In Siberia, "fire has been increasing, and there's an earlier fire season," Soja, of the U.S. National Institute of Aerospace, reported from the Sukachev Institute of Forestry in Krasnoyarsk. Her research this summer found that a warmer, drier climate appears to be stifling regrowth of burned-out areas on the Siberian forest's southern edge, turning them to grasslands.

In Canada, area burned is double what it was in the 1970s, despite greater firefighting capacity and some recent favorable weather, said Mike Flannigan, a fire researcher for the Canadian Forest Service.

He cited three key reasons: warmer temperatures are drying the forests, lengthening the fire season and generating more lightning, cause of the worst wilderness fires.

Flannigan worries, too, that future fires smoldering through the carbon-heavy peatlands that undergird much of the boreal region would pour unparalleled amounts of carbon dioxide, the main global-warming gas, into the skies, feeding an unstoppable cycle.

"The bottom line is if you get more fire, you get more emissions, which contributes to further warming, which contributes to more fires," he said in an interview from Ontario.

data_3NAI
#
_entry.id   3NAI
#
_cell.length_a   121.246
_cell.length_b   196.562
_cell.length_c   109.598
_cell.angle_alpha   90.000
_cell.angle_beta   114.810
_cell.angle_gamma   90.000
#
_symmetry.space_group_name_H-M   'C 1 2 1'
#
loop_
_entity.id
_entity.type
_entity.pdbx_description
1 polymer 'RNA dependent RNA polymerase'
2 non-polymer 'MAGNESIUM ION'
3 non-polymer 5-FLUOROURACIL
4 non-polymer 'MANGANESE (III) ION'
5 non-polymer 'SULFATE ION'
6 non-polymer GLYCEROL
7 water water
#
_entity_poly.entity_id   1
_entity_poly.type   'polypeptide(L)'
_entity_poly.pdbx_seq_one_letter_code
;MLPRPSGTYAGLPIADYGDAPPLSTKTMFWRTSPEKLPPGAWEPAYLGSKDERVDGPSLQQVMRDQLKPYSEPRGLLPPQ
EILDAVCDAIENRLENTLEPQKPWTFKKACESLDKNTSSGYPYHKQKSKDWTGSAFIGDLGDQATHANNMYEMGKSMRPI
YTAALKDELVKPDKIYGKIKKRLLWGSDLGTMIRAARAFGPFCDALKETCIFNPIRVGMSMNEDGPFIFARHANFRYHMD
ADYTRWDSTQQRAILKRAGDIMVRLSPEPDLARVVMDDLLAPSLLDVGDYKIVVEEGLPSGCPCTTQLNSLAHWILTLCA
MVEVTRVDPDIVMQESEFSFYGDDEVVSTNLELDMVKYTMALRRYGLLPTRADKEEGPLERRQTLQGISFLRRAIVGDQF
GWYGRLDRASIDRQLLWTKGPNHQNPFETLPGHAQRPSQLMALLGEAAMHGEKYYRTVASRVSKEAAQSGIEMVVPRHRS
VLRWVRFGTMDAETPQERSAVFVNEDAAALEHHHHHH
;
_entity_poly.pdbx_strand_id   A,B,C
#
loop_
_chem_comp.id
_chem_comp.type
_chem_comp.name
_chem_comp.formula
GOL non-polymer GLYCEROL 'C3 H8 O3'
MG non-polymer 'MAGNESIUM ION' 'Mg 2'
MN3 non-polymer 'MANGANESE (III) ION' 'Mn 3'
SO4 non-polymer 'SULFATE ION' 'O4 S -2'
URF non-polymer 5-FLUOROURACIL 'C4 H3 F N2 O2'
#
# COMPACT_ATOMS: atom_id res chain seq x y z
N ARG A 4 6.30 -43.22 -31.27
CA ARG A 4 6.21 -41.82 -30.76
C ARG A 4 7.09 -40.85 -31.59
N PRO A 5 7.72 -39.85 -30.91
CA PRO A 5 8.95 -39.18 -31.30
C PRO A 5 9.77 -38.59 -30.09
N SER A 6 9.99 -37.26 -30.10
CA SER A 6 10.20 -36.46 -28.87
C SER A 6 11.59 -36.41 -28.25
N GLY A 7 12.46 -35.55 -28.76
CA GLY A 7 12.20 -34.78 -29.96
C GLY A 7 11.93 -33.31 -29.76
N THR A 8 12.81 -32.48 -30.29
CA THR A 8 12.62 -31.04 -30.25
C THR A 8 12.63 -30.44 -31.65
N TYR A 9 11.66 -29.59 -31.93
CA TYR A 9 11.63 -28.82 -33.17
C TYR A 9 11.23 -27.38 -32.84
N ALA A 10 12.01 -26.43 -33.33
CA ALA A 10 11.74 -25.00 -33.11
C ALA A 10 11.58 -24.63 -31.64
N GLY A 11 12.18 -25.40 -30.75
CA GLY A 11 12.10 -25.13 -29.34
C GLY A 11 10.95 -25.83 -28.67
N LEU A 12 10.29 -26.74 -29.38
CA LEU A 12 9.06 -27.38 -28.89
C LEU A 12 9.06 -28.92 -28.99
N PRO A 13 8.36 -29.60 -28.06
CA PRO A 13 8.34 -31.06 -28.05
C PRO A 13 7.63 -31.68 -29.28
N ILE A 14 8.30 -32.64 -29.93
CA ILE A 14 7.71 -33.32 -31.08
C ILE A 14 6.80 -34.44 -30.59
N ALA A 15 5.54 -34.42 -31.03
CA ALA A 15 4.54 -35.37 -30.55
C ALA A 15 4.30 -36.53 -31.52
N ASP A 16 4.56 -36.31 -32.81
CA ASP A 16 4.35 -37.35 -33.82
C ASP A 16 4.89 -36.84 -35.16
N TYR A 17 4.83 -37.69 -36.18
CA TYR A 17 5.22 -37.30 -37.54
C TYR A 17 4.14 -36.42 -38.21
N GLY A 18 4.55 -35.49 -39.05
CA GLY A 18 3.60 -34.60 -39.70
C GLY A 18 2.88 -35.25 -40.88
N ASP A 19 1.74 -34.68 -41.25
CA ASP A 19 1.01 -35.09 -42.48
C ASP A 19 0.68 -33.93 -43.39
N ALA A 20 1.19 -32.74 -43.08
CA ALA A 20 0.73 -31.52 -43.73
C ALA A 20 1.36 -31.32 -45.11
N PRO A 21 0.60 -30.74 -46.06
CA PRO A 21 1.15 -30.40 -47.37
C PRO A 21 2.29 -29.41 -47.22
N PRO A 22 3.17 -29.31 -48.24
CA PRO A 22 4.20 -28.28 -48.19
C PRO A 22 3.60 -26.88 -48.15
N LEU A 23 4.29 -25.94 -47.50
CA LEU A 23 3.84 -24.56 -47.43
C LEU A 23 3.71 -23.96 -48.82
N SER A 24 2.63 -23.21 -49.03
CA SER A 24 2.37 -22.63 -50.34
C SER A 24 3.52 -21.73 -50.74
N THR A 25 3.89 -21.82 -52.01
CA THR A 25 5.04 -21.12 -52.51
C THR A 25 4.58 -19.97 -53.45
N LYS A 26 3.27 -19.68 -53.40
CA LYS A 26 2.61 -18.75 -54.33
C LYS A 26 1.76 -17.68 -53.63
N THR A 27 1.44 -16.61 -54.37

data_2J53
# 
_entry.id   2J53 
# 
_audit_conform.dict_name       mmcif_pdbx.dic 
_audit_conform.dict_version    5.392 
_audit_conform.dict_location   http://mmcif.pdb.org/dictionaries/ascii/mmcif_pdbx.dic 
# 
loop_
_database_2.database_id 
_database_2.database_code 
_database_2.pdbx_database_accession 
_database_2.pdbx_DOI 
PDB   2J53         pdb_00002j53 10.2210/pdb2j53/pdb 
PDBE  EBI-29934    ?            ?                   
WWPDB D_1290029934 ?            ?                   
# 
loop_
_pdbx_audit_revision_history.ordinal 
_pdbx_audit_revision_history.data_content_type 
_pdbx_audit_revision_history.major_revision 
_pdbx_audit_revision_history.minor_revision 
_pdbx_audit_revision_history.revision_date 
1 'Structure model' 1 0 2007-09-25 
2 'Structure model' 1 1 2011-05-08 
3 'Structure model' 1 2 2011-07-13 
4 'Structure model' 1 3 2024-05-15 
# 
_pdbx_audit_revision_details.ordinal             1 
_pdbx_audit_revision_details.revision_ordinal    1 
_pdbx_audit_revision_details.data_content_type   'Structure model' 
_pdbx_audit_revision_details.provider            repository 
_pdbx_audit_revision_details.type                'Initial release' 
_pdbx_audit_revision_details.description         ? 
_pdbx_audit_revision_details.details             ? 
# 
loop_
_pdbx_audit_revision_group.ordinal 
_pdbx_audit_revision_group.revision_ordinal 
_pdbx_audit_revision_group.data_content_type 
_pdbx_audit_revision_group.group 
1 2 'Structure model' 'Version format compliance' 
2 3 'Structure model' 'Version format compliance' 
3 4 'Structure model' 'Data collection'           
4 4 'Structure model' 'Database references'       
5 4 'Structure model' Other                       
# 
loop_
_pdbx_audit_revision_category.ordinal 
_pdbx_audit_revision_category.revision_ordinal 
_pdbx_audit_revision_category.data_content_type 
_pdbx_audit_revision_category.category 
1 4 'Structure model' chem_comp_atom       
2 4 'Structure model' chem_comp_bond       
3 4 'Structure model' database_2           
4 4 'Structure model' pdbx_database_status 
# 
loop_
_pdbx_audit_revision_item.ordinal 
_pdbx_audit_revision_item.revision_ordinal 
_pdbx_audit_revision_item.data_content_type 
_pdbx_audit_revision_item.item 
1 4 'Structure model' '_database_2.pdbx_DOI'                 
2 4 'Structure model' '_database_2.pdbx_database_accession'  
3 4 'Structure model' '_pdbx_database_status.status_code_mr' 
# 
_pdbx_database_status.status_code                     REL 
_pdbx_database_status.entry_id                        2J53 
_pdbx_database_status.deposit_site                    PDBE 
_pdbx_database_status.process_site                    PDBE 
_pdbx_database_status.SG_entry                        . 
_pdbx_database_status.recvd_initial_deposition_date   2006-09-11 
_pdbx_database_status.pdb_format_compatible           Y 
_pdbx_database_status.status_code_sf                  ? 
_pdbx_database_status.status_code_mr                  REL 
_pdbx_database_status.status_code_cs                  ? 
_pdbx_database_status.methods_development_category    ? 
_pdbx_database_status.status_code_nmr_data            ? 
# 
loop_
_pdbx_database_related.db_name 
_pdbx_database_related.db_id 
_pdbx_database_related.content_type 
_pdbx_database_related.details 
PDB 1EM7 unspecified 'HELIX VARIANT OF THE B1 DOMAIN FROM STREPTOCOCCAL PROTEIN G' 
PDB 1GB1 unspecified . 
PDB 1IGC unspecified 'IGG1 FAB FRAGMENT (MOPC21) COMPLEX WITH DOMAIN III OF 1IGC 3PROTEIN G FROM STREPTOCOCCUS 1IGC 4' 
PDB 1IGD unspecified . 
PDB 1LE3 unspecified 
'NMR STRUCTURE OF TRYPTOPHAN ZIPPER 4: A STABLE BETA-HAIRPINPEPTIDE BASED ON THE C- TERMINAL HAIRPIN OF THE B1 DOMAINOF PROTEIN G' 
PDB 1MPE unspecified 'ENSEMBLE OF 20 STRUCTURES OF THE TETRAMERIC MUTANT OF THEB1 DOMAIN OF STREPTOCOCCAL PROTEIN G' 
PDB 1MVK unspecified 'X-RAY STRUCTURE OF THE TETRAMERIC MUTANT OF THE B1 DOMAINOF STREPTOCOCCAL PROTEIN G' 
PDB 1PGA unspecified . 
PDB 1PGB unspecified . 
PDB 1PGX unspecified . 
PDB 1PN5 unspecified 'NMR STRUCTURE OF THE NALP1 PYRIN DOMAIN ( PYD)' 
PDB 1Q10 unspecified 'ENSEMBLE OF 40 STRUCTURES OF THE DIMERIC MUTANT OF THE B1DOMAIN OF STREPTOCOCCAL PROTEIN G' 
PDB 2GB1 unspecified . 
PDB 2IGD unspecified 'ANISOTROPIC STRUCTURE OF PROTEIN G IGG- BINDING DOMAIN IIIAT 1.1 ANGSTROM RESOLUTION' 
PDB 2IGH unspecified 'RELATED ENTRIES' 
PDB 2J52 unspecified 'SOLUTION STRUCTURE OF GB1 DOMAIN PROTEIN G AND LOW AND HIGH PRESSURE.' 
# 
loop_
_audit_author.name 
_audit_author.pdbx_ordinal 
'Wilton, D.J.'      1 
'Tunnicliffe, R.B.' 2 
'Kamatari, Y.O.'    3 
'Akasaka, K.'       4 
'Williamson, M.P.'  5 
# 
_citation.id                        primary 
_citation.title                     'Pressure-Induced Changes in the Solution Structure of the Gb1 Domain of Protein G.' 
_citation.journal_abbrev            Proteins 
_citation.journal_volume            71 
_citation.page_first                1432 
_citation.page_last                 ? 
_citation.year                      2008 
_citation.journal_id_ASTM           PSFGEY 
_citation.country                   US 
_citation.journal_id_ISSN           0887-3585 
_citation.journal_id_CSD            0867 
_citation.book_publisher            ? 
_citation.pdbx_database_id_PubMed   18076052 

"The concern is that things may happen more rapidly than we anticipate. Even our most pessimistic scenarios may not be pessimistic enough."

Back here in smoky gray southwest Yukon, where things are happening, the 1,400 native Champagne-Aishihik people feel it most. The stricken forest's fallen trees are keeping them from traditional fur-trapping rounds, the streams seem warmer without thick cover overhead, and the fishing is off.

Their oral tradition tells of great change in the past, said the group's land manager, Graham Boyd. "They're now wondering what changed to have had this happen."

What's changed extends beyond Champagne-Aishihik lands to the rest of the Yukon, where forester Legare in his travels finds other insects - the northern spruce engraver, the aspen leaf miner, the willow miner - gaining an upper hand in unusual places in unexpected ways.